Some of the sea lion photos in this gallery are in color, and some in black & white...based solely on which I liked better one way or the other! One thing you'll notice is that the water was quite murky, so there is lots of backscatter (particles illuminated by my strobes). Note how murky the fellow on the left (doing the mambo?) is.
Just a few quick topside photos. We flew into Phoenix and caught vans that transported us the 4+ hours across the border to Puerto Penasco,Mexico, where the boat was docked. Other than the cacti, it reminded me of parts of SE Idaho where I lived as a child.
The dive deck was very crowded - among the worst I've seen, and was consistantly hotter than the outside air (which was in the 90's to well over 100), likely due to the engine-room underneath and totally inadequate ventilation. I spent the entire time sweating.
The crew were among the hardest working and most accomodating of any liveaboard I've been on. Naturally, Luke became friends with them, joking with them in Spanish (one of the 7 or 8 languages he speaks) the whole time.
Note that right-hand column...one advantage of it being August was that water temps were bathtub warm in most places - especially at Isla San Pedro Martir, where we got our two wonderful dives (at the dive site Arroyo) with the sea lions. I ended up ditching my wetsuit and just diving in swim trunks and a rash-guard shirt.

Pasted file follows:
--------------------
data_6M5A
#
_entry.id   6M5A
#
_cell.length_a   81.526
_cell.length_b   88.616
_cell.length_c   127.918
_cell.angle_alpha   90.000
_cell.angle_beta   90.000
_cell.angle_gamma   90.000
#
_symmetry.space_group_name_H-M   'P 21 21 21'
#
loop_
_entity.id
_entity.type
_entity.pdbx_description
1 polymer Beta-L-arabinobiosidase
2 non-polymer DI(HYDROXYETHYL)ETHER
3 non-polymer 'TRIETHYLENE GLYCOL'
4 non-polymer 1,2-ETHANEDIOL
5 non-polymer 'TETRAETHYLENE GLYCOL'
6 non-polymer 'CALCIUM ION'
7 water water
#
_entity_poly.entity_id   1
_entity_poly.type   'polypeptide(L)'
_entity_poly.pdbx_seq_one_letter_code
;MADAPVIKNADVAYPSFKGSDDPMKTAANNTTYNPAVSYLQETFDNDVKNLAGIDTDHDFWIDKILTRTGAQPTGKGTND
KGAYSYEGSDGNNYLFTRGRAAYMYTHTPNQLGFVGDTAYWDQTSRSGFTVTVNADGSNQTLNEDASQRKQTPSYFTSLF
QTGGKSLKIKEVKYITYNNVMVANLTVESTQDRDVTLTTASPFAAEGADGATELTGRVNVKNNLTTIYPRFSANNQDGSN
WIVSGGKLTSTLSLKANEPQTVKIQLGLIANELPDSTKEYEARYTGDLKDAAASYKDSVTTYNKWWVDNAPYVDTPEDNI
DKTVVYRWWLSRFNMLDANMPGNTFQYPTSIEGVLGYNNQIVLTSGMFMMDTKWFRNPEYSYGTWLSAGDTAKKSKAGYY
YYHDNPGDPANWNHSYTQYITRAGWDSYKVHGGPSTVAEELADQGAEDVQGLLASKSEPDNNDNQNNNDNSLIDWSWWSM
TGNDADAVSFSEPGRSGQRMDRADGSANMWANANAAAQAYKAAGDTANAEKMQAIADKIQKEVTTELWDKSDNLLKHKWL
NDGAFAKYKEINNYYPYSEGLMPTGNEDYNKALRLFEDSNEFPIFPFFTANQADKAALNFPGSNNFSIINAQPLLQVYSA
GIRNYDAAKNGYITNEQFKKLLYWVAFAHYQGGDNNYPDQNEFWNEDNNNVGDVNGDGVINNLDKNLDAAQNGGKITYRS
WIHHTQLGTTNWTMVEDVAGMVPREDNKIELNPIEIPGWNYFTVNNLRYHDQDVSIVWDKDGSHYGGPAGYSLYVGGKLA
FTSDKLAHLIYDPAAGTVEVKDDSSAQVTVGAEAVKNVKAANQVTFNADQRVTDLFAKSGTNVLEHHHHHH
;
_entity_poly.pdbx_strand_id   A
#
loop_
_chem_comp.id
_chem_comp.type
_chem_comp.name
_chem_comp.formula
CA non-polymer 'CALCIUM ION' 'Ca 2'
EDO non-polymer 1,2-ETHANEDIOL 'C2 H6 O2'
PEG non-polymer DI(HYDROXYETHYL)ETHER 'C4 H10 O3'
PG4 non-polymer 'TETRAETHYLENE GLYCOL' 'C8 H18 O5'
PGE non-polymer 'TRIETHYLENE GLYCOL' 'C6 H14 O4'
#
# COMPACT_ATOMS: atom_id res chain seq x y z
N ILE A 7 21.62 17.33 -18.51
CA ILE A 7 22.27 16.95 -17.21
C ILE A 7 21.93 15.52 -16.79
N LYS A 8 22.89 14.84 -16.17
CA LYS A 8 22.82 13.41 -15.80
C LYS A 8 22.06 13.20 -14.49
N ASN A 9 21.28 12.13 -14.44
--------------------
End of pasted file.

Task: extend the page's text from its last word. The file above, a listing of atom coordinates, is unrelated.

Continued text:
The group of sea lions we dove with numbered around 20, and most of them stayed near us the entire dives we did there. This is a remote island where they seldom see divers, so they were curious and actually seemed excited to see us!
Don't mess with El Jeffe! Every group of sea lions has one dominant bull, easily identifiable by both his girth and bump-forehead. He could usually be seen patrolling the group, or more accurately, warning us where the "Do Not Trespass!" line was. As I learned on my Sea of Cortez trip 20 years ago (to Los Islotes, farther south than we went), if you start getting too close to his turf/harem, Warning #1 is this type of fly-by (with him barking and blowing bubbles); Warning #2 is him blowing bubbles directly in your face. There is no Warning #3; if you keep coming closer after the first two, he will attack. On my other trip, some idiot on an earlier trip kept getting closer, and the bull tore off his entire scalp (down to the bone).
Grace in motion! Sea lions are not only VERY fast, but beautifully acrobatic and seem to love to do twists and loops, rather than swimming in straight lines. You'll see that in many of the photos in this gallery. The water may have been murky, but there's no mistaking their amazing gracefulness.
Like dolphins, sea lions are quickly bored by divers who just stay in one place. If you want them to stay, you need to "play" with them by doing somersaults, rolling over and over, etc. Larry was the best in our group at that. It was amazing to see them mimic whatever he did - they LOVED his antics!
The most intense sunset I've ever seen. This unretouched photo (NO saturation increase - I promise) was nearly over when someone yelled to come and see it. Luke said it was even more amazing a few minutes earlier.